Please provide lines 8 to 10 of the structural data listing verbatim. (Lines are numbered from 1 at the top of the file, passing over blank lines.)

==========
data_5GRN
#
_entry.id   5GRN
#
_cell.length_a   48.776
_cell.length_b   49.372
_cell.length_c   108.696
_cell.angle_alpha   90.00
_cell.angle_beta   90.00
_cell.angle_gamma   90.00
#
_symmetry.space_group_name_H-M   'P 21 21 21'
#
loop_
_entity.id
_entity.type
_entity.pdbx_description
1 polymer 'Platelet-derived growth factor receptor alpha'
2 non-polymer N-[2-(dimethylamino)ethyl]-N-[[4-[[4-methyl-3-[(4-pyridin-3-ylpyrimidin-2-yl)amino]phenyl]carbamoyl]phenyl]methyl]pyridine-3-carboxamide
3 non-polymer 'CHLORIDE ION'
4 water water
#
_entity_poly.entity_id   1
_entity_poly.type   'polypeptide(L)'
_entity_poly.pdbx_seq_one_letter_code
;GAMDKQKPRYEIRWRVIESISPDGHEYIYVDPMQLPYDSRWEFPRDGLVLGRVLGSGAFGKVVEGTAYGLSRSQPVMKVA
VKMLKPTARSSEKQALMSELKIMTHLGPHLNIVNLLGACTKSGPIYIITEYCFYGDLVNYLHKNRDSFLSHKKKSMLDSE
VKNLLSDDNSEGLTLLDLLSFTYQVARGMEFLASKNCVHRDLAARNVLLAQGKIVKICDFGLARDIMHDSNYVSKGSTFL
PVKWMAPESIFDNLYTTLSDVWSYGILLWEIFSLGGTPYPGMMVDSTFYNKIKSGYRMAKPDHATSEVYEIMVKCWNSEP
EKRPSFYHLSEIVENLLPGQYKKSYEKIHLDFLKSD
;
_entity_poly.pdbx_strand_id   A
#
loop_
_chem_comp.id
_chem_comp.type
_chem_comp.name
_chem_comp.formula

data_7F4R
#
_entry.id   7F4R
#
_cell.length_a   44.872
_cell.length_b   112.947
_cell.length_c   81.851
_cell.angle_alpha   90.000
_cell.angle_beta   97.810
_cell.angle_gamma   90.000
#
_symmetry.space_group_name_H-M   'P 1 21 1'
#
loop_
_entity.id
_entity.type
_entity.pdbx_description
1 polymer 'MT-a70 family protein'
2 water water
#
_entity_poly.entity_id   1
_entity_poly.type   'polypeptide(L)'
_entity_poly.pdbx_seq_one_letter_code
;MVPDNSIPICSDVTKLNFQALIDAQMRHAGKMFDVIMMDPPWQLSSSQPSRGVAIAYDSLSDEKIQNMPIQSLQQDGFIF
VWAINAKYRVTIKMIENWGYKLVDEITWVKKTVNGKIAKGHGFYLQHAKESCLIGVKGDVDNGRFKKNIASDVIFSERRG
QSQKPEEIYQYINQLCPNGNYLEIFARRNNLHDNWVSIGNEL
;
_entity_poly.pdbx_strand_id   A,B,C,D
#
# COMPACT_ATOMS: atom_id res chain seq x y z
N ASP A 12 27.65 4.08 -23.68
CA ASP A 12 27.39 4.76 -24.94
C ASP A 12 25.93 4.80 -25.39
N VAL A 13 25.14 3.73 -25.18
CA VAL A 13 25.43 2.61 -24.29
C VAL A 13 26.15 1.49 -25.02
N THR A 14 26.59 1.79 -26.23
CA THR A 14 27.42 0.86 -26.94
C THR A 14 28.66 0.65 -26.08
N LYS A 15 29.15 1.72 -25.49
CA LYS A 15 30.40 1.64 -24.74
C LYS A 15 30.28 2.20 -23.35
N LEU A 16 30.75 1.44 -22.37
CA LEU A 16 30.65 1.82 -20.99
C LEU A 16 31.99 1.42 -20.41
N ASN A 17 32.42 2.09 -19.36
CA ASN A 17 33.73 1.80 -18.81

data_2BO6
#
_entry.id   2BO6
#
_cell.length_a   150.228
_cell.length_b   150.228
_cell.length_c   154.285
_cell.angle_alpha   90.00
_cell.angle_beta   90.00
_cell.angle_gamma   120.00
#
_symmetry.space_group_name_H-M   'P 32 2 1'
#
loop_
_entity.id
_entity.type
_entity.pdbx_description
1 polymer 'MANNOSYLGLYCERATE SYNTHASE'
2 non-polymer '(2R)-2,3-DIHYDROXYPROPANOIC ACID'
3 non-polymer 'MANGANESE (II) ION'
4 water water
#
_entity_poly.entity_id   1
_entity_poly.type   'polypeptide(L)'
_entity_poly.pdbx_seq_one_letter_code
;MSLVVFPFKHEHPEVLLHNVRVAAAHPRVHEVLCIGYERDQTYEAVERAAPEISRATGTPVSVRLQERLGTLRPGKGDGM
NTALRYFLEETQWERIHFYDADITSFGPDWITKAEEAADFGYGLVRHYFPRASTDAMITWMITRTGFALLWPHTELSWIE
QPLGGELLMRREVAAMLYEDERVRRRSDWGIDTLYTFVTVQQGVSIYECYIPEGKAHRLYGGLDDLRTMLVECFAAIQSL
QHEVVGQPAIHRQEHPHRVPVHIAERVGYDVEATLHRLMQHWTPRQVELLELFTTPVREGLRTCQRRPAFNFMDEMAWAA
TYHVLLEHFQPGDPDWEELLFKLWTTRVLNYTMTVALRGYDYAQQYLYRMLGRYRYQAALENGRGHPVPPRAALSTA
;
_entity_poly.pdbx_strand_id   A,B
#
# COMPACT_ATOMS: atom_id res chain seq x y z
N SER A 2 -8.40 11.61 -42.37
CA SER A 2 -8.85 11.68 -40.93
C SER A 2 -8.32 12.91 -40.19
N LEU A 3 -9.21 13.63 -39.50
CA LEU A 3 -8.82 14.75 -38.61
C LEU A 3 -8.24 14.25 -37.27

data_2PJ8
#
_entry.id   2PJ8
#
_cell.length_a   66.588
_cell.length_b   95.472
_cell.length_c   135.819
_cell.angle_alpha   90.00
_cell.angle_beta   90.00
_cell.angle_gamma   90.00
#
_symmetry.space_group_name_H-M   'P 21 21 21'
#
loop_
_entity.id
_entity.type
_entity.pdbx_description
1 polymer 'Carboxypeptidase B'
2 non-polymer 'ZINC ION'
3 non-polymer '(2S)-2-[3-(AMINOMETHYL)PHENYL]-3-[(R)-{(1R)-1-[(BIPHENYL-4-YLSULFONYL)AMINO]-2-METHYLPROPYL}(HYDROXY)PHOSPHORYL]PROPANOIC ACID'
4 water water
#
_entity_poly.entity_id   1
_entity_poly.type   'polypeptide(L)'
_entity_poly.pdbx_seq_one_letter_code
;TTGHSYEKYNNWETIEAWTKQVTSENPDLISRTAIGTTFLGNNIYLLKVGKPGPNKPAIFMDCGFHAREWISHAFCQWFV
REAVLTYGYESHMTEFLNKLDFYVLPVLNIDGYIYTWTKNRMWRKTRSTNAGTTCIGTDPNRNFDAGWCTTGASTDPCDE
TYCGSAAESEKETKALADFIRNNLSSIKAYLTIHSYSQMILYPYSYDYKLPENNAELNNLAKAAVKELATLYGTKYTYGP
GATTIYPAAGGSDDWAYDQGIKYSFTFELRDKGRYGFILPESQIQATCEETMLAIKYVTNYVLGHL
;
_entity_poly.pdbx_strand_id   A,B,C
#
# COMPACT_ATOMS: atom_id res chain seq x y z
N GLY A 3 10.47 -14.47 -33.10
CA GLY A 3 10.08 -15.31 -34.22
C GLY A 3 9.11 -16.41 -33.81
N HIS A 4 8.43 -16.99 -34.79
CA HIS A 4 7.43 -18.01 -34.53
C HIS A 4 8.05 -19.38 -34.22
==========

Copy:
_cell.angle_alpha   90.00
_cell.angle_beta   90.00
_cell.angle_gamma   90.00